Amid all of the sad words about Ugo Ehiogu on Friday, and all the proud tributes towards a fine football figure and man, there was one happier image that really stood out.
He is surrounded by both jubilant fans and teammates, many of whom would no doubt want to remember him exactly like this, even as they can’t believe he’s gone. It is one of the many positive ways he will be remembered.
It is also the added poignancy to tragically premature passings like that of the Villa and Middlesbrough legend.
They render football totally unimportant, yet at the exact same time also remind us how important football can be in a different way; how it enriches lives; how it offers the individual moments that people cherish.
Ehiogu was highly respected as a very rounded family man who had interests far beyond the game, as illustrated by both his social interests and music management with his record label Dirty Hit, but moments like winning that League Cup are still the kind he lived his career for.
That match at Wembley between the two London clubs was justifiably being built up as the most consequential game of the season and, while its various storylines are obviously completely inconsequential now, moments of actual tragedy like this then lend the game a different type of importance; a more solemn and significant importance.
This is now a game for Ehiogu. That’s what this match is now about, to just play a football match for a man who so loved football.
That is of course not to place any unfair pressure on the players - especially those from a grieving White Hart Lane - to put in a performance to mark the memory of the Spurs coach. That is not with this is about.
It is merely to recognise that, above anything else, this is an occasion to pay respect to Ehiogu; to offer at least some consolation to his grieving family by showing them how deeply loved loved he was.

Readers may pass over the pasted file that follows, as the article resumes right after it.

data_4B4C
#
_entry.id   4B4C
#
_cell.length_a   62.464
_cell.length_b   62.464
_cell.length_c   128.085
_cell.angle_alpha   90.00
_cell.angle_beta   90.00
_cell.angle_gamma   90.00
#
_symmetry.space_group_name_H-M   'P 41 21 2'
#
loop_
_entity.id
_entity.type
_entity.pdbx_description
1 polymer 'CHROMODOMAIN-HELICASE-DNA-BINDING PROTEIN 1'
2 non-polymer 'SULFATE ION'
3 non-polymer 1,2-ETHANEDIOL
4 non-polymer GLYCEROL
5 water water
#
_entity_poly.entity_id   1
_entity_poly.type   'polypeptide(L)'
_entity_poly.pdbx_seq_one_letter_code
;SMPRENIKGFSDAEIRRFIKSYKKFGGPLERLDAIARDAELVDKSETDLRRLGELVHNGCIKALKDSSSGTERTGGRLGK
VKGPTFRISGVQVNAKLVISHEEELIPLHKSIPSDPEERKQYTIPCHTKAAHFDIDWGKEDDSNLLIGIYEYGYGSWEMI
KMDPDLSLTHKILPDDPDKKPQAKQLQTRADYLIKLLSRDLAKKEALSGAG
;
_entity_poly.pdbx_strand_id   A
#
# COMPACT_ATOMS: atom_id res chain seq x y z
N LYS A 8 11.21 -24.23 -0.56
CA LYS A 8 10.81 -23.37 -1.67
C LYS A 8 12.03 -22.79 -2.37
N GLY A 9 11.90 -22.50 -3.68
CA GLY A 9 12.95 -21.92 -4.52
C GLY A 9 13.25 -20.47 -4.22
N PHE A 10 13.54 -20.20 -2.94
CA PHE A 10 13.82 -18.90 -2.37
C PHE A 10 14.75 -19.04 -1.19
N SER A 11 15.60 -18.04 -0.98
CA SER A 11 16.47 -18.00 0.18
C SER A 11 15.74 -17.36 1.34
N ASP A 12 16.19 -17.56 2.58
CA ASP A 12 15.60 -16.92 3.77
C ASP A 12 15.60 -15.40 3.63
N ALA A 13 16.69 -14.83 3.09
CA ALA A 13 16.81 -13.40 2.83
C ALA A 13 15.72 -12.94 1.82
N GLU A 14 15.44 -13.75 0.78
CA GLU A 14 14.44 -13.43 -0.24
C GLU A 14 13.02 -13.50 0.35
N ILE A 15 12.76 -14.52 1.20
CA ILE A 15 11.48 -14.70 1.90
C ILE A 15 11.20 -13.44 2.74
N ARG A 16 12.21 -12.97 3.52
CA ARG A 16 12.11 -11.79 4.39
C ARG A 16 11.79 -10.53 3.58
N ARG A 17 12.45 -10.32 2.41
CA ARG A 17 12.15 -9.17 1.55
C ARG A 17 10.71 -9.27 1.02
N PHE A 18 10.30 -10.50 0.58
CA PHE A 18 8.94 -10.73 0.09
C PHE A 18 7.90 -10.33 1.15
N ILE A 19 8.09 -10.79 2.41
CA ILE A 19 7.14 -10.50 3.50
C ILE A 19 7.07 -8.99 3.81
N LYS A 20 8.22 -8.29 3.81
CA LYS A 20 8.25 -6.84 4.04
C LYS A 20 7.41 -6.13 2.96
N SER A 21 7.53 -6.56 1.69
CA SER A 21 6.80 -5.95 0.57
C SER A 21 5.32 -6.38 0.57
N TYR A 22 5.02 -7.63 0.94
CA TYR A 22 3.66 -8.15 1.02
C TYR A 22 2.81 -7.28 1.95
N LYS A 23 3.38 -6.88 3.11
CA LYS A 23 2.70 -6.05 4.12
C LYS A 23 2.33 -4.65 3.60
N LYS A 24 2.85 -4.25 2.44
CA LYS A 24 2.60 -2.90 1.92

This was something that Antonio Conte very respectfully reminded everyone on the eve of the semi-final. It would be difficult to find a man more obsessed with winning than the Italian but he very gracefully emphasised how none of it actually matters by beginning his pre-match press conference with a tribute to Ehiogu.
“I want to send my condolences to Ugo’s family,” the Chelsea manager began.
“When this type of situation happens, the football is not important. It’s not easy to speak about this situation, because this situation hits everyone of us and, for sure, tomorrow there will be a strange atmosphere.
“It’s a pity because he was very young, only 44, and a former player, and when these types of situations happen you start to think of a lot of things… We are very sad for this. We can remember him tomorrow and I think this is the minimum for us, for Tottenham and for the fans.”
Mauricio Pochettino’s press conference took place before the tragic news, although that’s probably just as well, given it’s a moment of such privacy for the club where Ehiogu worked.
It’s difficult to know what they must be thinking at a time like this, and impossible not to have sympathy for the squad and staff preparing for a match in a situation like this.
They will no doubt want to win the trophy for him and, if they do, it will be a fitting tribute. If they don’t, it won’t matter because Saturday’s occasion will be tribute enough.
What matters is the memory of Ehiogu, and just playing the game in the spirit he always did.